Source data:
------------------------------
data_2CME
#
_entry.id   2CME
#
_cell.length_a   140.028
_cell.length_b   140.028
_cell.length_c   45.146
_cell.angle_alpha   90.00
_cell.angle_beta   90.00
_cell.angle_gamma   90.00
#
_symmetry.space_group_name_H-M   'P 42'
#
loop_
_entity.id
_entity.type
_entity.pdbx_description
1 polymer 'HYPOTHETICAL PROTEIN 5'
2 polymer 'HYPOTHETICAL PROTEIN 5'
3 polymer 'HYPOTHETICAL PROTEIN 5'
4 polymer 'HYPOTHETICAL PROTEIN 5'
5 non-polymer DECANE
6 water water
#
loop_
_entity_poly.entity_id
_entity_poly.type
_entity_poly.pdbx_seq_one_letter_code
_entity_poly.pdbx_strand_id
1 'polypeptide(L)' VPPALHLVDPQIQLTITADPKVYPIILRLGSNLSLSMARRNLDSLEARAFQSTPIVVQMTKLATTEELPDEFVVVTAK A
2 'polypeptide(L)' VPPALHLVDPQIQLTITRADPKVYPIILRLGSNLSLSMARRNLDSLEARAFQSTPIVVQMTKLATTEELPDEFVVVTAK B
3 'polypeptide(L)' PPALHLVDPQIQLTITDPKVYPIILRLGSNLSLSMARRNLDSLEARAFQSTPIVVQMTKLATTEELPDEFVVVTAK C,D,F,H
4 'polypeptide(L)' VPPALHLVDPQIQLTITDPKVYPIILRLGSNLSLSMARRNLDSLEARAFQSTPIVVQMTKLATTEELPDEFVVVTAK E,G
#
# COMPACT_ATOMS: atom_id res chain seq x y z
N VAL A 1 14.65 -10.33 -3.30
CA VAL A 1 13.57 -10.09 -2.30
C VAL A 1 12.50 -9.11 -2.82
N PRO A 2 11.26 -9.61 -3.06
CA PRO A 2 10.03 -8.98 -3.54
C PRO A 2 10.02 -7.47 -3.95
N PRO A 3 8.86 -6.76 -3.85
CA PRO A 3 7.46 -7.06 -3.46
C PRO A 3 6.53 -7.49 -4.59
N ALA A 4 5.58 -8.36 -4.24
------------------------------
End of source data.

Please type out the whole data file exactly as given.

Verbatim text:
data_2CME
#
_entry.id   2CME
#
_cell.length_a   140.028
_cell.length_b   140.028
_cell.length_c   45.146
_cell.angle_alpha   90.00
_cell.angle_beta   90.00
_cell.angle_gamma   90.00
#
_symmetry.space_group_name_H-M   'P 42'
#
loop_
_entity.id
_entity.type
_entity.pdbx_description
1 polymer 'HYPOTHETICAL PROTEIN 5'
2 polymer 'HYPOTHETICAL PROTEIN 5'
3 polymer 'HYPOTHETICAL PROTEIN 5'
4 polymer 'HYPOTHETICAL PROTEIN 5'
5 non-polymer DECANE
6 water water
#
loop_
_entity_poly.entity_id
_entity_poly.type
_entity_poly.pdbx_seq_one_letter_code
_entity_poly.pdbx_strand_id
1 'polypeptide(L)' VPPALHLVDPQIQLTITADPKVYPIILRLGSNLSLSMARRNLDSLEARAFQSTPIVVQMTKLATTEELPDEFVVVTAK A
2 'polypeptide(L)' VPPALHLVDPQIQLTITRADPKVYPIILRLGSNLSLSMARRNLDSLEARAFQSTPIVVQMTKLATTEELPDEFVVVTAK B
3 'polypeptide(L)' PPALHLVDPQIQLTITDPKVYPIILRLGSNLSLSMARRNLDSLEARAFQSTPIVVQMTKLATTEELPDEFVVVTAK C,D,F,H
4 'polypeptide(L)' VPPALHLVDPQIQLTITDPKVYPIILRLGSNLSLSMARRNLDSLEARAFQSTPIVVQMTKLATTEELPDEFVVVTAK E,G
#
# COMPACT_ATOMS: atom_id res chain seq x y z
N VAL A 1 14.65 -10.33 -3.30
CA VAL A 1 13.57 -10.09 -2.30
C VAL A 1 12.50 -9.11 -2.82
N PRO A 2 11.26 -9.61 -3.06
CA PRO A 2 10.03 -8.98 -3.54
C PRO A 2 10.02 -7.47 -3.95
N PRO A 3 8.86 -6.76 -3.85
CA PRO A 3 7.46 -7.06 -3.46
C PRO A 3 6.53 -7.49 -4.59
N ALA A 4 5.58 -8.36 -4.24